Thursday, November 27, 2008

Joelogon's Theorem of Turnpike Conservation, and More Notes From the Road

Posited: Any time you save by avoiding the Delaware Turnpike, you will lose on the New Jersey Turnpike.
This Thanksgiving, I skipped the nighttime drive and came up from DC on Thursday morning (leaving later than I'd wanted, naturally). I also decided to try out the Washington Post's suggestion to skip I-95 and most of Delaware by taking Route 50 across the Bay Bridge.

I even cut through DC to skip the Beltway entirely. I almost got away clean, but made a wrong turn and ended up spending more time than I would have liked going through Capitol Hill neighborhoods at 35 mph.

Route 50 was fine, save for a left-lane Scion that decided at the last moment that he needed to exit to 495, cutting across 3 lanes, almost causing two accidents (me being one of them), and still missing the exit. Last I saw, he was sitting on the shoulder past the exit, no doubt getting ready to shift into reverse.

Confession time: I'd never driven over the Bay Bridge before. In fact, I don't think I've ever spent any time on the Eastern Shore. It, and the drive on 301 was uneventful -- I spent a little too much time going 35 through small towns, though on the plus side, I did accidentally avoid the Route 1 toll.

The Delaware section was mercifully brief, yet even then, I ran into some congestion at the splitoff for the Delaware Memorial Bridge.

Some other observations -- for a time, traffic was moving too fast to Twitter, so I recorded some voice memos for later transcription and further elaboration:

12:00 noon: Cherry Hill. The Cherry Hill water tower used to have the town name marked in big, red, block letters (all caps, of course). To be honest, it was kind of ugly, but now, as part of the ongoing march to a universally-branded America, it's also marked with an "American Water" logo.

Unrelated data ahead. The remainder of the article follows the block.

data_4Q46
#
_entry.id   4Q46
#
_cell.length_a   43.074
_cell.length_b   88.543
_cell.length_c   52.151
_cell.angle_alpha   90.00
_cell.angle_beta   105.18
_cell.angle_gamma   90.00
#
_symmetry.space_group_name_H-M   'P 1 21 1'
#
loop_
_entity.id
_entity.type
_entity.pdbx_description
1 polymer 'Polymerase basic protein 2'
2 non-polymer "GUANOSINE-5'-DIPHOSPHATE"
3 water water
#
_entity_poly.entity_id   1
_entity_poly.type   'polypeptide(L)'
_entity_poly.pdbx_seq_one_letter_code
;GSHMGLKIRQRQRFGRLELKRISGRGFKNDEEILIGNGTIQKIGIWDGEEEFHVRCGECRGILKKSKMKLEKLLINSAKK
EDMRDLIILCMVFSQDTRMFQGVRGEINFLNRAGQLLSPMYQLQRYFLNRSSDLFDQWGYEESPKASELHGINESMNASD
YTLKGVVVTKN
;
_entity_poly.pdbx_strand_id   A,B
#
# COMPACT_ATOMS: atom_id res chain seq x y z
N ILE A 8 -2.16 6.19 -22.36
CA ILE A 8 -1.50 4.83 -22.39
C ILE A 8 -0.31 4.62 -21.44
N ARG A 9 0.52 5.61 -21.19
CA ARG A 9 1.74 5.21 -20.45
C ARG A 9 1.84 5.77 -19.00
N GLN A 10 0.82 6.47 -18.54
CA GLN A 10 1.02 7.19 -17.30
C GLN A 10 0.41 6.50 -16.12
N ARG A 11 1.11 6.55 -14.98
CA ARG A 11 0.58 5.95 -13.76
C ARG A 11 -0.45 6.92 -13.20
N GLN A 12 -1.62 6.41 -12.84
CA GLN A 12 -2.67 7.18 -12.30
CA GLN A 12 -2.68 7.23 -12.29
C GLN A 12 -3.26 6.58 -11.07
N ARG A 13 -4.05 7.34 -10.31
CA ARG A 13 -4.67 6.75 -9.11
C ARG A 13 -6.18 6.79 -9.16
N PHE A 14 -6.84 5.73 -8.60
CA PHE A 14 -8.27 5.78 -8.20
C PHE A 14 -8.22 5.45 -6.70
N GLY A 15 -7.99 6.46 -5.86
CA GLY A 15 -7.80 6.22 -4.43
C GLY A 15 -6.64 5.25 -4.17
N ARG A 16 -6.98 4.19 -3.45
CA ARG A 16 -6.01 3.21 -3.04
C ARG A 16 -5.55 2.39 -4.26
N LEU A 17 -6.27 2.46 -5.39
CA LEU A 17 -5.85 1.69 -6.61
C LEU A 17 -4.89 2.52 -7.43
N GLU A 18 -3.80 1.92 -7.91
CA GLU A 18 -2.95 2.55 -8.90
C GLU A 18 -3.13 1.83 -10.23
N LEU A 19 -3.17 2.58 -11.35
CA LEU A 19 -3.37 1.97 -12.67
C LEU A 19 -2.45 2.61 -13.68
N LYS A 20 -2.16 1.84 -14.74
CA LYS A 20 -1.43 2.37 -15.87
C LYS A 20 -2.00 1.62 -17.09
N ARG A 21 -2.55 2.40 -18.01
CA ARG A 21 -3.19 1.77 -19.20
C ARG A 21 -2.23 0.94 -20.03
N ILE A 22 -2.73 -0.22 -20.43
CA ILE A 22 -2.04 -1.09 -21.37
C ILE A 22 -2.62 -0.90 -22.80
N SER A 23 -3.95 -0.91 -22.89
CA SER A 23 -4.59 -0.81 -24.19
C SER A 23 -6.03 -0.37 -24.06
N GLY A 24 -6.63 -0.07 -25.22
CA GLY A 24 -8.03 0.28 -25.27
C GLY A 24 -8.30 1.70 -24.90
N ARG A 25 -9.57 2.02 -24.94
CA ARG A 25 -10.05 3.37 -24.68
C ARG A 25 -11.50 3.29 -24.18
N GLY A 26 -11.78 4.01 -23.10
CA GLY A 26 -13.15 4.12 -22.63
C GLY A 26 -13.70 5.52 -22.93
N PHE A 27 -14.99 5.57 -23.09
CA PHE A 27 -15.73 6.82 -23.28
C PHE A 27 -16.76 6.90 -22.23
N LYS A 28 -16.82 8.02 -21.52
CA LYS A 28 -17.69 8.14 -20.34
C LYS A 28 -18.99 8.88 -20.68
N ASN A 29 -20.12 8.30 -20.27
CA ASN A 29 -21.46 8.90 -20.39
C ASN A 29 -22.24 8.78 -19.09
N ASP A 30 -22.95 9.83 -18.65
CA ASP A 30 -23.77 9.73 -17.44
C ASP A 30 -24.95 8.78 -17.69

Also, it was at this time, along the 4-lane stretch of the southern NJ Turnpike, that I restated my preference of surfing into those strange, empty stretches that sit in between two long packs of cars. They never last.

12:10 pm: iPod Isolation. In the old days, after we got tired of talking and ran out of music (which happened), we were forced to listen to the local radio landscape (corporate radio homogenization notwithstanding... but that came later).

With the iPod and satellite radio, now, you can travel in your own little audio bubble, with a soundtrack that's the same from coast-to-coast, north-to-south.

Would I go back? Probably not, though I did get perverse pleasure driving that stretch of the North Carolina/Virginia border that, due to geographic and atmospheric anomalies, only allowed you to get one country music station, and one Christian evangelist proselytization station.

12:51 pm: In full crawl mode. When you get old and resigned, you realize that, in a traffic jam, with rare exception, all advantages are momentary: It really doesn't matter what lane you're in -- you can't hit just the peaks of the traffic waves, and you end up seeing the cars over and over: The Cadillac SUV, weaving back and forth in its lane like a Formula One racer warming up its tires; the dirty Durango; the Nissan Versa; the Scion with the rear fender panel pushed in.

1:23 pm: Sign of the Times. The DJ, looking for contest winners, asks for, "The 92nd texter," not caller.

There were also a couple of Twitter posts with a florid lack of consequence (though, in a correction, the Fountains of Wayne TV ad song I mentioned isn't actually a Christmas song -- it's just used in LL Bean's holiday ad. I was probably conflating it with Alien for Christmas.)

1 comment:

Anonymous said...

re: sign of the times - yeah, that's crazy. I remember winning tickets to see a sneak-peak showing of The Net... by being one of the first 99 people to email WHFS.

This was, oh, probably 1996 or so. I was about 5 minutes from home. Gunned the Tercel station wagon, connected my 28.8 to CapAccess and go the email in.